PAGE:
Seana’s Sherry Book Report

booksI’m not a wine expert, but I enjoy learning from the experts. My husband really doesn’t like sherry, but is so proud of me and how I’ve grown to understand it beyond the glass. He says I’m Portland’s expert. I don’t always agree because there’s so much more to learn!

As I prepare to go back to Jerez this spring, I’ve been reading through my stack of sherry books (almost all Christmas presents from my husband this past year). I’m fortunate to have caught the sherry-revolution fire in a time where books are more readily available.

julianjeffsNot long ago, I received the latest edition of Julian Jeffs’ Sherry from a fellow sherry lover in Scotland. Until recent years, this was one of the few, if not the only book to really dive into the ins and outs of Sherry. I’m not sure I’ll finish it before April, but I’m excited to continue my sherry education!

When I realized my love for sherry was more than just sipping a glass here and there, I wasn’t sure what resources were available. I started with Sherry, Manzanilla & Montilla by Peter Liem and Jesús Barquín.

sherrybibleThis is what I affectionately refer to as my Sherry Bible. It’s more like a textbook for understanding the industry from past to present. It was a slower read for me simply because I’d get lost in the details and would need to reread paragraphs a couple times. What I really appreciated about this book was the contact information for bodegas, as well as, information for traveling within the Sherry Triangle.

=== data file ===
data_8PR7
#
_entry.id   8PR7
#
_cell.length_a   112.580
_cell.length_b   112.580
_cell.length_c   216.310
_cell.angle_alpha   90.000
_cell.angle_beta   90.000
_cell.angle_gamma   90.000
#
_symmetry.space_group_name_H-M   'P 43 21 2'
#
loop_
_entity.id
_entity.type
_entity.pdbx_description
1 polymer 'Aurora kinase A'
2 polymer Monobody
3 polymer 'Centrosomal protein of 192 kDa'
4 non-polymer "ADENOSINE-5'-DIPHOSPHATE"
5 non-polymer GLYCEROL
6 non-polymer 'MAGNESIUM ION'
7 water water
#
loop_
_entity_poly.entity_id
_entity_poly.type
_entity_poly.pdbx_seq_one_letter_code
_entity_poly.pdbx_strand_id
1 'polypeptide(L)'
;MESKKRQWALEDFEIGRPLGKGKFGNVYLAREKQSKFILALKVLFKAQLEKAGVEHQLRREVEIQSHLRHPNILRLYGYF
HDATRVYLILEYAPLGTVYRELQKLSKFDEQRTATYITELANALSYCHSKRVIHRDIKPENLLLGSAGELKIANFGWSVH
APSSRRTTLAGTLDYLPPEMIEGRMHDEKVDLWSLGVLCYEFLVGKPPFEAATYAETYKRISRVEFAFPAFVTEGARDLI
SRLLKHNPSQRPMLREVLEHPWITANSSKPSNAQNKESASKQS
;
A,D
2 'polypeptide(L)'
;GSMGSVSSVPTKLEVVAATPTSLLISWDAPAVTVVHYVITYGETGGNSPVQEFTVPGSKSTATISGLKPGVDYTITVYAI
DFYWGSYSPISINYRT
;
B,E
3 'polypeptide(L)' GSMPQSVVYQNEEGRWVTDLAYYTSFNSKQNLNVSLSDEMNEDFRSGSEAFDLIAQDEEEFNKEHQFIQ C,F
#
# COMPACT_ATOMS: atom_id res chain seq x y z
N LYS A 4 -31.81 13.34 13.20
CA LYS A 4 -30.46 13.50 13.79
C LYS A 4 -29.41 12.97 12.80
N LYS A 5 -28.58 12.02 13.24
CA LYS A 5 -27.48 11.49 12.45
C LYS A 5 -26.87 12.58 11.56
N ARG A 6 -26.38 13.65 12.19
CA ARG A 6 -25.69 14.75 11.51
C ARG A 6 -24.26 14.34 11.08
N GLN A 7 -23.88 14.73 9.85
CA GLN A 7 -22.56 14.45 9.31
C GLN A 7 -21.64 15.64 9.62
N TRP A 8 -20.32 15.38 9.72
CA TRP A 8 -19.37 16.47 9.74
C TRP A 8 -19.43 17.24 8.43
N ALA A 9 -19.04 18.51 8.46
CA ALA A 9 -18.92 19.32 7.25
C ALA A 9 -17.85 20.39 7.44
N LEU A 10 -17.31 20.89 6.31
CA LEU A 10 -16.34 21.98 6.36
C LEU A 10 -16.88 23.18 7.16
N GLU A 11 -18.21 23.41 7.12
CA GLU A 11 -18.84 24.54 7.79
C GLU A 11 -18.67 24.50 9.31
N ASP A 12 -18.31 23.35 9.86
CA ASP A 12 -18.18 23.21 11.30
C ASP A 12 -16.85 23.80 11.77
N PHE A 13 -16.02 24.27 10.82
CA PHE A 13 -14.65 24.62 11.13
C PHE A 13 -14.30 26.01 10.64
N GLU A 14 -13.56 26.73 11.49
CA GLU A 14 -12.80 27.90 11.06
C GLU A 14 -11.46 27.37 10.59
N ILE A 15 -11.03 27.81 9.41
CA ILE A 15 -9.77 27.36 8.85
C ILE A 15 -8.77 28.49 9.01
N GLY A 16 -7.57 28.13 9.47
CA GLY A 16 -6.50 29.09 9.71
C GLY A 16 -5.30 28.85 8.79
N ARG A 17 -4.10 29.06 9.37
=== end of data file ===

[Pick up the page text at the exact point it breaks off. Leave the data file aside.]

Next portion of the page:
I recently finished Talia Baiocchi’s SHERRY: A Modern Guide to the Wine World’s Best-kept Secret with Cocktails and Recipes.

SHERRYThis is the book EVERYONE should read! It’s full of humor and specifics that make sherry relatable. The beautiful pictures are a great reference when a visual is necessary. They also serve as a reminder of what I miss most about Andalucia.

Before reading this book, I thought mixing sherry in cocktails was a disservice to the wine – like taking a really fine Bordeaux and turning it into sangria. What changed my mind was Talia’s explanation to save the top-shelf sherry for the wine glass, yet allow sherry to be accessible to those who would not drink it otherwise. I loved that she also included cocktail history, pointing out that the United States had been fans of sherry in the past. My hope is this book will encourage the masses become fans once again!

I’m not sure what truly defines one as being a sherry expert, but I highly recommend these books to get one started!


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